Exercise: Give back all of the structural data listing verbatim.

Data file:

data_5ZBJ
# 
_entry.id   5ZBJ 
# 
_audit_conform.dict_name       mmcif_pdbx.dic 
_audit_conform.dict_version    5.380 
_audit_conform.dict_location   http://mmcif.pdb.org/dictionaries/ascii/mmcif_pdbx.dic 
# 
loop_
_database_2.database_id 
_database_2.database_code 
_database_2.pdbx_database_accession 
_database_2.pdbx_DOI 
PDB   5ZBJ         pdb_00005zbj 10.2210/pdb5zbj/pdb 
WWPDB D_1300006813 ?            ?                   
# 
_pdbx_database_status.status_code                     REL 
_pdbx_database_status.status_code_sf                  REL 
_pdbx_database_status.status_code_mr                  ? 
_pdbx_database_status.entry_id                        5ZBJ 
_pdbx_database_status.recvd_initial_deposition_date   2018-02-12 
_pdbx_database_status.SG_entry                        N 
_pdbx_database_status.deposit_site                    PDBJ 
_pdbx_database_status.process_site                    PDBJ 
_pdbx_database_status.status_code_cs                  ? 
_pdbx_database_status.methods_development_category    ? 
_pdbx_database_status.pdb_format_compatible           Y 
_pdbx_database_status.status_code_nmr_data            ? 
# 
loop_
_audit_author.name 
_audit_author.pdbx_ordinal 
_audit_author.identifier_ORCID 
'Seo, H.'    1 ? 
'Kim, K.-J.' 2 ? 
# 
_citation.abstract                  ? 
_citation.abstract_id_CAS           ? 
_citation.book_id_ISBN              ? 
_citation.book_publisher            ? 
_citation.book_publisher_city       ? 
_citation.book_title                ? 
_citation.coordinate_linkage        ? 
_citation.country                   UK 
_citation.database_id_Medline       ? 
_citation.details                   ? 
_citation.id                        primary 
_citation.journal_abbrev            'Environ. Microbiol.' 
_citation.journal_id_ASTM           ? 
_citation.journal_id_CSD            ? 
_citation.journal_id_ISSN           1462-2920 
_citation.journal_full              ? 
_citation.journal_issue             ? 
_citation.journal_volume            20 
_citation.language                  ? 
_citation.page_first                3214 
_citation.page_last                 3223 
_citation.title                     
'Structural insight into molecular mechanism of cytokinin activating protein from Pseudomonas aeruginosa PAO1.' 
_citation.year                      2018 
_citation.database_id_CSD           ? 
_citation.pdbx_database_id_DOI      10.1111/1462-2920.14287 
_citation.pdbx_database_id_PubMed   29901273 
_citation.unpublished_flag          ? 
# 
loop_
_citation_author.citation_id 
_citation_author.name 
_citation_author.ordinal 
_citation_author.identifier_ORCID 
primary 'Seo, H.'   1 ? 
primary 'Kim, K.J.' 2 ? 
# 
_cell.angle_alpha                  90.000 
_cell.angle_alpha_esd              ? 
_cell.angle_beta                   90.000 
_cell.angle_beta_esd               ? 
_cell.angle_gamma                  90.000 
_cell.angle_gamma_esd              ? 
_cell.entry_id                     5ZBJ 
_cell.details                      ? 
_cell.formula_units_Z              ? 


data_5ZBJ
# 
_entry.id   5ZBJ 
# 
_audit_conform.dict_name       mmcif_pdbx.dic 
_audit_conform.dict_version    5.380 
_audit_conform.dict_location   http://mmcif.pdb.org/dictionaries/ascii/mmcif_pdbx.dic 
# 
loop_
_database_2.database_id 
_database_2.database_code 
_database_2.pdbx_database_accession 
_database_2.pdbx_DOI 
PDB   5ZBJ         pdb_00005zbj 10.2210/pdb5zbj/pdb 
WWPDB D_1300006813 ?            ?                   
# 
_pdbx_database_status.status_code                     REL 
_pdbx_database_status.status_code_sf                  REL 
_pdbx_database_status.status_code_mr                  ? 
_pdbx_database_status.entry_id                        5ZBJ 
_pdbx_database_status.recvd_initial_deposition_date   2018-02-12 
_pdbx_database_status.SG_entry                        N 
_pdbx_database_status.deposit_site                    PDBJ 
_pdbx_database_status.process_site                    PDBJ 
_pdbx_database_status.status_code_cs                  ? 
_pdbx_database_status.methods_development_category    ? 
_pdbx_database_status.pdb_format_compatible           Y 
_pdbx_database_status.status_code_nmr_data            ? 
# 
loop_
_audit_author.name 
_audit_author.pdbx_ordinal 
_audit_author.identifier_ORCID 
'Seo, H.'    1 ? 
'Kim, K.-J.' 2 ? 
# 
_citation.abstract                  ? 
_citation.abstract_id_CAS           ? 
_citation.book_id_ISBN              ? 
_citation.book_publisher            ? 
_citation.book_publisher_city       ? 
_citation.book_title                ? 
_citation.coordinate_linkage        ? 
_citation.country                   UK 
_citation.database_id_Medline       ? 
_citation.details                   ? 
_citation.id                        primary 
_citation.journal_abbrev            'Environ. Microbiol.' 
_citation.journal_id_ASTM           ? 
_citation.journal_id_CSD            ? 
_citation.journal_id_ISSN           1462-2920 
_citation.journal_full              ? 
_citation.journal_issue             ? 
_citation.journal_volume            20 
_citation.language                  ? 
_citation.page_first                3214 
_citation.page_last                 3223 
_citation.title                     
'Structural insight into molecular mechanism of cytokinin activating protein from Pseudomonas aeruginosa PAO1.' 
_citation.year                      2018 
_citation.database_id_CSD           ? 
_citation.pdbx_database_id_DOI      10.1111/1462-2920.14287 
_citation.pdbx_database_id_PubMed   29901273 
_citation.unpublished_flag          ? 
# 
loop_
_citation_author.citation_id 
_citation_author.name 
_citation_author.ordinal 
_citation_author.identifier_ORCID 
primary 'Seo, H.'   1 ? 
primary 'Kim, K.J.' 2 ? 
# 
_cell.angle_alpha                  90.000 
_cell.angle_alpha_esd              ? 
_cell.angle_beta                   90.000 
_cell.angle_beta_esd               ? 
_cell.angle_gamma                  90.000 
_cell.angle_gamma_esd              ? 
_cell.entry_id                     5ZBJ 
_cell.details                      ? 
_cell.formula_units_Z              ? 